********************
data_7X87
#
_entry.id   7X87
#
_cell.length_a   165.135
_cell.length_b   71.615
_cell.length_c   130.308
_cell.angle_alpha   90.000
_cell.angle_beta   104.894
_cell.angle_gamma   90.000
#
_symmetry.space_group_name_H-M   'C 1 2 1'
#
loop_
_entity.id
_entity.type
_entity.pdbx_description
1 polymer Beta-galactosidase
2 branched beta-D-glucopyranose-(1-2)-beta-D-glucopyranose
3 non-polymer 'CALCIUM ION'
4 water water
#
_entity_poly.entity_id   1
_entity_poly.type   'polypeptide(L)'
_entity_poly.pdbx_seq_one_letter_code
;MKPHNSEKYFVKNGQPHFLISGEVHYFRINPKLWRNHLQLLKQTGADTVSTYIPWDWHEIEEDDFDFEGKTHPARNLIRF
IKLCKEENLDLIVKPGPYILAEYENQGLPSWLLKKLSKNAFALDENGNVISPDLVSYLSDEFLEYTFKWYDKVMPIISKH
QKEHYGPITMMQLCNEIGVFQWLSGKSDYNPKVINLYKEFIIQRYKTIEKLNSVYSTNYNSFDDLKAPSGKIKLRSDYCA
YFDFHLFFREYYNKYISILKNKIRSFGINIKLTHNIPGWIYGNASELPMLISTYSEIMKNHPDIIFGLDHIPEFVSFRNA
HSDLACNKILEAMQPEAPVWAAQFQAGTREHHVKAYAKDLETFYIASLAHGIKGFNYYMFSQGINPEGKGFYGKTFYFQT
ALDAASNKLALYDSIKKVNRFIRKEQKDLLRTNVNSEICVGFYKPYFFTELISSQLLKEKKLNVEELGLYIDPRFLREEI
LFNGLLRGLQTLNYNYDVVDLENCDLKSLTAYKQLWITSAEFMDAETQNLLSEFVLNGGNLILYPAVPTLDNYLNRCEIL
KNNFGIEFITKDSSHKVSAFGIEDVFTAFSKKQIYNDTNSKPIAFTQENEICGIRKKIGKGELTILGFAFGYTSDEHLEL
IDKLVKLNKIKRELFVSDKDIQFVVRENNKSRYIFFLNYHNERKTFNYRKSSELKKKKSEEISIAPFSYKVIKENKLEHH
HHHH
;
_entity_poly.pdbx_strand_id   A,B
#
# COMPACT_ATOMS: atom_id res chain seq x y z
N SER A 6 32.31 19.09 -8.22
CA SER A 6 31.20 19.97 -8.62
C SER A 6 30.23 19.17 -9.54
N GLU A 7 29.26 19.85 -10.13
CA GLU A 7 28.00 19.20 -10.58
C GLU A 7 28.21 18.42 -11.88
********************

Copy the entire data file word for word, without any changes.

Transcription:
data_7X87
#
_entry.id   7X87
#
_cell.length_a   165.135
_cell.length_b   71.615
_cell.length_c   130.308
_cell.angle_alpha   90.000
_cell.angle_beta   104.894
_cell.angle_gamma   90.000
#
_symmetry.space_group_name_H-M   'C 1 2 1'
#
loop_
_entity.id
_entity.type
_entity.pdbx_description
1 polymer Beta-galactosidase
2 branched beta-D-glucopyranose-(1-2)-beta-D-glucopyranose
3 non-polymer 'CALCIUM ION'
4 water water
#
_entity_poly.entity_id   1
_entity_poly.type   'polypeptide(L)'
_entity_poly.pdbx_seq_one_letter_code
;MKPHNSEKYFVKNGQPHFLISGEVHYFRINPKLWRNHLQLLKQTGADTVSTYIPWDWHEIEEDDFDFEGKTHPARNLIRF
IKLCKEENLDLIVKPGPYILAEYENQGLPSWLLKKLSKNAFALDENGNVISPDLVSYLSDEFLEYTFKWYDKVMPIISKH
QKEHYGPITMMQLCNEIGVFQWLSGKSDYNPKVINLYKEFIIQRYKTIEKLNSVYSTNYNSFDDLKAPSGKIKLRSDYCA
YFDFHLFFREYYNKYISILKNKIRSFGINIKLTHNIPGWIYGNASELPMLISTYSEIMKNHPDIIFGLDHIPEFVSFRNA
HSDLACNKILEAMQPEAPVWAAQFQAGTREHHVKAYAKDLETFYIASLAHGIKGFNYYMFSQGINPEGKGFYGKTFYFQT
ALDAASNKLALYDSIKKVNRFIRKEQKDLLRTNVNSEICVGFYKPYFFTELISSQLLKEKKLNVEELGLYIDPRFLREEI
LFNGLLRGLQTLNYNYDVVDLENCDLKSLTAYKQLWITSAEFMDAETQNLLSEFVLNGGNLILYPAVPTLDNYLNRCEIL
KNNFGIEFITKDSSHKVSAFGIEDVFTAFSKKQIYNDTNSKPIAFTQENEICGIRKKIGKGELTILGFAFGYTSDEHLEL
IDKLVKLNKIKRELFVSDKDIQFVVRENNKSRYIFFLNYHNERKTFNYRKSSELKKKKSEEISIAPFSYKVIKENKLEHH
HHHH
;
_entity_poly.pdbx_strand_id   A,B
#
# COMPACT_ATOMS: atom_id res chain seq x y z
N SER A 6 32.31 19.09 -8.22
CA SER A 6 31.20 19.97 -8.62
C SER A 6 30.23 19.17 -9.54
N GLU A 7 29.26 19.85 -10.13
CA GLU A 7 28.00 19.20 -10.58
C GLU A 7 28.21 18.42 -11.88